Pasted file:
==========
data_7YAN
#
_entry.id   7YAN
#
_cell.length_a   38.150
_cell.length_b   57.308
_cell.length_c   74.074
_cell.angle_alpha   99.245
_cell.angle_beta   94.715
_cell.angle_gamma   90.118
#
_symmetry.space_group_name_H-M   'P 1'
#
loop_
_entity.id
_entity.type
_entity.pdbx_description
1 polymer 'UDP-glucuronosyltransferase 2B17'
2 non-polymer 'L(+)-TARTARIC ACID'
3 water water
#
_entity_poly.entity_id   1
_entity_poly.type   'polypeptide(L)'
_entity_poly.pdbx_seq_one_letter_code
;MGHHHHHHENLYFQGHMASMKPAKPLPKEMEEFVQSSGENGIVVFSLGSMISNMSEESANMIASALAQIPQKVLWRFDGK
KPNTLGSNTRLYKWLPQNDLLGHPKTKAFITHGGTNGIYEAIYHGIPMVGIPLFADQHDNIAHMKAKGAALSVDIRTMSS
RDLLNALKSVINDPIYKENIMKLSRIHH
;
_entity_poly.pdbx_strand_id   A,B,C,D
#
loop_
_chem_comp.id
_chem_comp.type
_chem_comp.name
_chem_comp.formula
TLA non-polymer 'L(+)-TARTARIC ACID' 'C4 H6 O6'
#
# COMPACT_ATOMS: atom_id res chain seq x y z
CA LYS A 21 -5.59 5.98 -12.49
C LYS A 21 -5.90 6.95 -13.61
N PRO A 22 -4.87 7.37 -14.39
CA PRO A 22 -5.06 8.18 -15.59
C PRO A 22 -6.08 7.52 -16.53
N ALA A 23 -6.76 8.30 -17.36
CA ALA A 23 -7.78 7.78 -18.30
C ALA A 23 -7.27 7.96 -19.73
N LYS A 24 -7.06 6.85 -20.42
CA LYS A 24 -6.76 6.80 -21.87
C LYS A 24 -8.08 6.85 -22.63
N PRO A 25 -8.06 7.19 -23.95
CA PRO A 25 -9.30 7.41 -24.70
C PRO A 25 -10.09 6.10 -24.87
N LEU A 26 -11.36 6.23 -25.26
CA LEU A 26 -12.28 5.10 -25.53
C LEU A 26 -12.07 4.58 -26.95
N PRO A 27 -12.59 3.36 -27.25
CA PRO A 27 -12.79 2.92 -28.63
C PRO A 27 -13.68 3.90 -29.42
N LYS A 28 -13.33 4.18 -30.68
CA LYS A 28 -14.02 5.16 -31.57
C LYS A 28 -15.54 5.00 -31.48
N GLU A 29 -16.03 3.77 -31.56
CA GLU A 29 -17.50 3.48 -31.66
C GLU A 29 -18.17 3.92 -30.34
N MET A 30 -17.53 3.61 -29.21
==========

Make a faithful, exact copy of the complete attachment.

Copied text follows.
data_7YAN
#
_entry.id   7YAN
#
_cell.length_a   38.150
_cell.length_b   57.308
_cell.length_c   74.074
_cell.angle_alpha   99.245
_cell.angle_beta   94.715
_cell.angle_gamma   90.118
#
_symmetry.space_group_name_H-M   'P 1'
#
loop_
_entity.id
_entity.type
_entity.pdbx_description
1 polymer 'UDP-glucuronosyltransferase 2B17'
2 non-polymer 'L(+)-TARTARIC ACID'
3 water water
#
_entity_poly.entity_id   1
_entity_poly.type   'polypeptide(L)'
_entity_poly.pdbx_seq_one_letter_code
;MGHHHHHHENLYFQGHMASMKPAKPLPKEMEEFVQSSGENGIVVFSLGSMISNMSEESANMIASALAQIPQKVLWRFDGK
KPNTLGSNTRLYKWLPQNDLLGHPKTKAFITHGGTNGIYEAIYHGIPMVGIPLFADQHDNIAHMKAKGAALSVDIRTMSS
RDLLNALKSVINDPIYKENIMKLSRIHH
;
_entity_poly.pdbx_strand_id   A,B,C,D
#
loop_
_chem_comp.id
_chem_comp.type
_chem_comp.name
_chem_comp.formula
TLA non-polymer 'L(+)-TARTARIC ACID' 'C4 H6 O6'
#
# COMPACT_ATOMS: atom_id res chain seq x y z
CA LYS A 21 -5.59 5.98 -12.49
C LYS A 21 -5.90 6.95 -13.61
N PRO A 22 -4.87 7.37 -14.39
CA PRO A 22 -5.06 8.18 -15.59
C PRO A 22 -6.08 7.52 -16.53
N ALA A 23 -6.76 8.30 -17.36
CA ALA A 23 -7.78 7.78 -18.30
C ALA A 23 -7.27 7.96 -19.73
N LYS A 24 -7.06 6.85 -20.42
CA LYS A 24 -6.76 6.80 -21.87
C LYS A 24 -8.08 6.85 -22.63
N PRO A 25 -8.06 7.19 -23.95
CA PRO A 25 -9.30 7.41 -24.70
C PRO A 25 -10.09 6.10 -24.87
N LEU A 26 -11.36 6.23 -25.26
CA LEU A 26 -12.28 5.10 -25.53
C LEU A 26 -12.07 4.58 -26.95
N PRO A 27 -12.59 3.36 -27.25
CA PRO A 27 -12.79 2.92 -28.63
C PRO A 27 -13.68 3.90 -29.42
N LYS A 28 -13.33 4.18 -30.68
CA LYS A 28 -14.02 5.16 -31.57
C LYS A 28 -15.54 5.00 -31.48
N GLU A 29 -16.03 3.77 -31.56
CA GLU A 29 -17.50 3.48 -31.66
C GLU A 29 -18.17 3.92 -30.34
N MET A 30 -17.53 3.61 -29.21